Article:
The United States has invaded countries in the Caribbean and Latin America since the 1800s in an effort to protect its political and economic interests. This captures the tendency of the US to apply its military, political and economic influence over its neighbors. Just like US influence in India, Africa and Middle East, Latin America has experienced US interference, which is characterized with bloody and tumultuous, infused with crises, interventions, revolts and imperialism. Therefore, this paper discusses the U.S. intervention in Latin America by looking at 1823: The Monroe Doctrine, 1904: "Big stick" ideology, and the 1846-48: The Mexican-American War. The paper will also look at how the knowledge of U.S. intervention in Latin America can make one to re-think your understanding of U.S. national borders.
One of the biggest interventions of the US in Latin America was The Monroe Doctrine in 1823. The Monroe Doctrine was created by James Monroe, US president at the time. The doctrine sated that European powers were not to interfere or colonize Latin America because it was within the US sphere of influence. Any attempt was considered as a form of hostility towards the US. As a result, the US intervened and imposed its will on countries across Latin America and considered foreign intervention by other European powers unacceptable. This was the first time the US was involved overseas.
The Big stick" ideology that happened in 1904 was popularized by Theodore Roosevelt. It characterized the imperialistic foreign policy that states that the US is free to intervene nations in Latin America or in the Western Hemisphere if found guilty of wrongdoings. This became a license for intervening in the Caribbean and Central America's internal affairs, while creating a series of semi-protectorates. For example, the Mexican-American War in 1846-48 saw the US first armed conflict fought in foreign soil. President James K. Polk considered that the US needed to expand its boarders to the Pacific Ocean. However, when Mexico declined, Polk sends his troops and declared war. As a result, Mexico lost a portion of its territory including New Mexico, Utah, California, Nevada, and Arizona.
The Mexican Revolution in between 1910 and 1920 began with attempts to over through President Porfirio Diaz who was authoritarian, but it evolved to become a bloody and multisided conflict that lead to about one million casualties. The US was quick to intervene because it came to be noticed that the revolution and the conflict was harming US commercial interests in Mexico. Since the US was convinced that General Victoriano Huerta was better fit to become Mexican president, they personally helped Victoriano Huerta to rise to power. General Victoriano Huerta became one of the most authoritarian and fiercer president in Mexico than Diaz. In 1913, President Woodrow Wilson, assume office as the new US president, and got allied with Victoriano Huerta enemies and opponents. Following attempts of blocking US arms in Veracruz by Victoriano Huerta, war erupted killing hundreds of Mexicans and the US blasted the city with shells.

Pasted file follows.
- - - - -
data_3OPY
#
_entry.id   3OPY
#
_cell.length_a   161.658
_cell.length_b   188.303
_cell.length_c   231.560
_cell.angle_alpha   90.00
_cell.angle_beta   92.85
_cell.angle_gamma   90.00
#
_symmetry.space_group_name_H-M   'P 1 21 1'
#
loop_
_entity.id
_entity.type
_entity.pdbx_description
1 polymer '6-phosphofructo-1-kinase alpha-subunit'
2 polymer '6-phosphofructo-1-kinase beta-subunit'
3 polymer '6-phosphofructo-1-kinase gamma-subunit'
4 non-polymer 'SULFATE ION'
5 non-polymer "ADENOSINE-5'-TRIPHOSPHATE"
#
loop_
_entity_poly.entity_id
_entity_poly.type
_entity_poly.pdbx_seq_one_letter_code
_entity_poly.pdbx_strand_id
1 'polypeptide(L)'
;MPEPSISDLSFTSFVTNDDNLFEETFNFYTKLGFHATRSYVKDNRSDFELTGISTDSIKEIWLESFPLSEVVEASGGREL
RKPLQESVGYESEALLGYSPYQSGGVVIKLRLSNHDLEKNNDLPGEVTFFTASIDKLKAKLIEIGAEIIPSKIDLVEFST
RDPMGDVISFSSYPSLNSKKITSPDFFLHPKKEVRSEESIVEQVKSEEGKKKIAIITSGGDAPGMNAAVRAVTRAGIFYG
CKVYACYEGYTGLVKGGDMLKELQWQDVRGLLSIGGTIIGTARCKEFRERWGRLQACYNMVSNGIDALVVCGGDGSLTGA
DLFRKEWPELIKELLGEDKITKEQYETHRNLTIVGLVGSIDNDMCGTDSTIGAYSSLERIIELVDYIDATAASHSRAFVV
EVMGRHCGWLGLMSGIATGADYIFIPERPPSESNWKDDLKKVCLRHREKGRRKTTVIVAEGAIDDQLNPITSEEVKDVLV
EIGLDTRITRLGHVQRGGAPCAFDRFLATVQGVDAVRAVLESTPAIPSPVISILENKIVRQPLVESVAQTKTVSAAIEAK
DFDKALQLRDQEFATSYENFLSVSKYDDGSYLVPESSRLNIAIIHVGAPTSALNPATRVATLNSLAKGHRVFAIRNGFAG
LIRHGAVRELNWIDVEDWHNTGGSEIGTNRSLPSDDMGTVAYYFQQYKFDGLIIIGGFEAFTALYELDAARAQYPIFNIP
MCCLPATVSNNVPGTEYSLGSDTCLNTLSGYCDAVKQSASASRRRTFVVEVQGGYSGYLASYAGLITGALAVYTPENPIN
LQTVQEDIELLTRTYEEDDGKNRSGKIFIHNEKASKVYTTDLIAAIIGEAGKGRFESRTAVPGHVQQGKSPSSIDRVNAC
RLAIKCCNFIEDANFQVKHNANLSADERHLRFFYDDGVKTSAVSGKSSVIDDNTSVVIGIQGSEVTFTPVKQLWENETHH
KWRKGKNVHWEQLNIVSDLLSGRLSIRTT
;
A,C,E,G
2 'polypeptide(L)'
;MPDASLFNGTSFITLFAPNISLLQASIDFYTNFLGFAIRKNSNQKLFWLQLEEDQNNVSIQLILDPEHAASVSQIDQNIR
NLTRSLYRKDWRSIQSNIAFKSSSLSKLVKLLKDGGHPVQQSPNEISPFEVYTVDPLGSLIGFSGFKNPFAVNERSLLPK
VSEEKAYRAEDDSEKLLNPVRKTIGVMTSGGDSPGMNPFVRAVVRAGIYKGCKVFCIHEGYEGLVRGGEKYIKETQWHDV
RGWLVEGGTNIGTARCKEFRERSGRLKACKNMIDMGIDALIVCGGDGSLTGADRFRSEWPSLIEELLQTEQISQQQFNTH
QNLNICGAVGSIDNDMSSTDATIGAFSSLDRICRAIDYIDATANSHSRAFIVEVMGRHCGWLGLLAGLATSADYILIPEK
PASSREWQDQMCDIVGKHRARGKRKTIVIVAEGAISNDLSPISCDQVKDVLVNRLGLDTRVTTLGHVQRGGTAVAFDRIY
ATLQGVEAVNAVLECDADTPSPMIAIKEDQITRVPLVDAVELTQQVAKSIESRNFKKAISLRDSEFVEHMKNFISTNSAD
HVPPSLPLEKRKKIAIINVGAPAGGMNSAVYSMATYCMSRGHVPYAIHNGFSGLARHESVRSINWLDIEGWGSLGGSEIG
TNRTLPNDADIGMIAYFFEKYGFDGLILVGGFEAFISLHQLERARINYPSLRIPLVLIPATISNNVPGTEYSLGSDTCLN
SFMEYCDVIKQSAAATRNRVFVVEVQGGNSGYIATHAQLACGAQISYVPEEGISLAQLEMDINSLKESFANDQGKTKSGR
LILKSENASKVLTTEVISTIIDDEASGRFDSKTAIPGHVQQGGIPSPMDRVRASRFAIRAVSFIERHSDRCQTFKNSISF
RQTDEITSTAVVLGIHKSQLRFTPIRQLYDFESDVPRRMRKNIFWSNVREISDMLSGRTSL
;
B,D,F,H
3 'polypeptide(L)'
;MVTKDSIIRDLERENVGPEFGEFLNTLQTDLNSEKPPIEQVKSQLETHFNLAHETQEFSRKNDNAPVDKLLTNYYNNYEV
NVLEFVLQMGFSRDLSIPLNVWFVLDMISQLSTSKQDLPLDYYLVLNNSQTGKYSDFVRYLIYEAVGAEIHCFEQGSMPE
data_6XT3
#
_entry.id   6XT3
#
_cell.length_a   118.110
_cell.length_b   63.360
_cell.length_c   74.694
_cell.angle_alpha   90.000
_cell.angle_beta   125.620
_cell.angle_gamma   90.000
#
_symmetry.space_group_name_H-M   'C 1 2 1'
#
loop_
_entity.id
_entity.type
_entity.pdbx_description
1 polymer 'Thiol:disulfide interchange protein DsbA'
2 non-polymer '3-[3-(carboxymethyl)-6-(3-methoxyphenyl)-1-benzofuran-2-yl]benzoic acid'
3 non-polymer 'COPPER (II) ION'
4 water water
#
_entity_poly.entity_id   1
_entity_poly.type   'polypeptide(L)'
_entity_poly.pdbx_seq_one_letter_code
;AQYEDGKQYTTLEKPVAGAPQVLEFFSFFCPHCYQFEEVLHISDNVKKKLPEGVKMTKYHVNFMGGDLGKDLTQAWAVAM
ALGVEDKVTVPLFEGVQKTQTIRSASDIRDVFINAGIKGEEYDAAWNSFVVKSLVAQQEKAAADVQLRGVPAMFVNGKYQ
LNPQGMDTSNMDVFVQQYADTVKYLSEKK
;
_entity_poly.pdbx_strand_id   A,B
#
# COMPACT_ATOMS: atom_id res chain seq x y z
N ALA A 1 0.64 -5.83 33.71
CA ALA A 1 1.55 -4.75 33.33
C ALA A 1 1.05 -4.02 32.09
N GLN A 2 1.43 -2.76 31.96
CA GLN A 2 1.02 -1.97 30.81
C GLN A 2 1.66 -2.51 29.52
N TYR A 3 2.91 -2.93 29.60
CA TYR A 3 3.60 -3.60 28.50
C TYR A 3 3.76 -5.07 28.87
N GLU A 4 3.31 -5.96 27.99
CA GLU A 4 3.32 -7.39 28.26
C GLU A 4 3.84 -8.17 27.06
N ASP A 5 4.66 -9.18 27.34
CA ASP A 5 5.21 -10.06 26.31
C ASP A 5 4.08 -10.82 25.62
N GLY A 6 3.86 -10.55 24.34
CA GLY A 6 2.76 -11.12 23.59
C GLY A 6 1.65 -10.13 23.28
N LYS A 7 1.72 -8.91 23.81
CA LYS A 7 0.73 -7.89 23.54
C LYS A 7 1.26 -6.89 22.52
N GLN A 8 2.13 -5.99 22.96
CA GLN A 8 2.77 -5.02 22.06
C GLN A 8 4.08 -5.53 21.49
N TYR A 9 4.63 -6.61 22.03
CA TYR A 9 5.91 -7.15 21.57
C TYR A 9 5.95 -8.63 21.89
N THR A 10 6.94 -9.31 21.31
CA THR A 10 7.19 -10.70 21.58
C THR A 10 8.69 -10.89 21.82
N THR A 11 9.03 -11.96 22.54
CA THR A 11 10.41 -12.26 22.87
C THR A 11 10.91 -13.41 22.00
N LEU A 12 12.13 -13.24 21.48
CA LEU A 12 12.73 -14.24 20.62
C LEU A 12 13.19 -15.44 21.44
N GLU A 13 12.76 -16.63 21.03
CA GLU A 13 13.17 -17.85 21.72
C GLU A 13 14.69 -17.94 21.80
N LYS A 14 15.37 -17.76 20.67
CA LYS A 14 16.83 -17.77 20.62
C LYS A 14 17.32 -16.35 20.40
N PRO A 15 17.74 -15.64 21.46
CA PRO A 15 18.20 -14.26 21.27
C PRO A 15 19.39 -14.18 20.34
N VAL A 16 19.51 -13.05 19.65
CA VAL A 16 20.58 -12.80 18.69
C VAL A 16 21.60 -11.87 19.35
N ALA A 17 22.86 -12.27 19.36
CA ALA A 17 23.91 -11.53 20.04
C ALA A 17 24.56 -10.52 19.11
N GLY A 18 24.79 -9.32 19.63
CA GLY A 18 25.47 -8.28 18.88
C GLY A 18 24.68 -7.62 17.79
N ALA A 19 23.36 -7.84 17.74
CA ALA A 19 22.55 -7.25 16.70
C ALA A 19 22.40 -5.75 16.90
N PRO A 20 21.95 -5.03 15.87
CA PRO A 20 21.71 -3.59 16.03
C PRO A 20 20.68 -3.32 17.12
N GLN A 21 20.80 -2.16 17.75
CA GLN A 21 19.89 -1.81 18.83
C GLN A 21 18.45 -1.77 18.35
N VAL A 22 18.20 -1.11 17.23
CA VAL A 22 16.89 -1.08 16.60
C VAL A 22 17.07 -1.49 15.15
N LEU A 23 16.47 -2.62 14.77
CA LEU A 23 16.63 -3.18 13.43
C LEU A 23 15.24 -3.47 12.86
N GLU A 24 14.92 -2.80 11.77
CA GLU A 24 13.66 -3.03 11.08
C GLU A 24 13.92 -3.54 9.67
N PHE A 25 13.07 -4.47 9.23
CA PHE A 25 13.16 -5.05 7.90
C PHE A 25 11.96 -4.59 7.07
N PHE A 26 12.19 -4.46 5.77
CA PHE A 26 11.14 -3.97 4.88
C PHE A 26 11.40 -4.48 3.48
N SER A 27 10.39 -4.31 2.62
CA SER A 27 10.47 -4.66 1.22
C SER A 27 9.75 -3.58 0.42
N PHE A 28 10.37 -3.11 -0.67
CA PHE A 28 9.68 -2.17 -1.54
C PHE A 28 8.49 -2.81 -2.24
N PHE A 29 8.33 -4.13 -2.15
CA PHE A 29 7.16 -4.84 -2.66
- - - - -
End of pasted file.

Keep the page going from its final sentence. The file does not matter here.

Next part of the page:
The knowledge of U.S. intervention in Latin America can make one to re-think your understanding of U.S. national borders. This because, despite the shared democratic values, and geographic proximity that link the US and Latin America, the US only look to promote its traditional interest and goals in the region. The US needs to consider its limitations and use its resources and tools to refashion Latin America's domestic economies and policies instead of targeting its resources. However, while targeting its resources, the US can help Latin America, while at the same time advancing its interests in prosperity and security of the region rather than interfering with its internal affairs.
Chomsky, N. (2015). Turning the tide: US intervention in Central America and the struggle for peace. Haymarket Books.
Thyne, C. L. (2010). Supporter of stability or agent of agitation? The effect of US foreign policy on coups in Latin America, 1960-99. Journal of Peace Research, 47(4), 449-461
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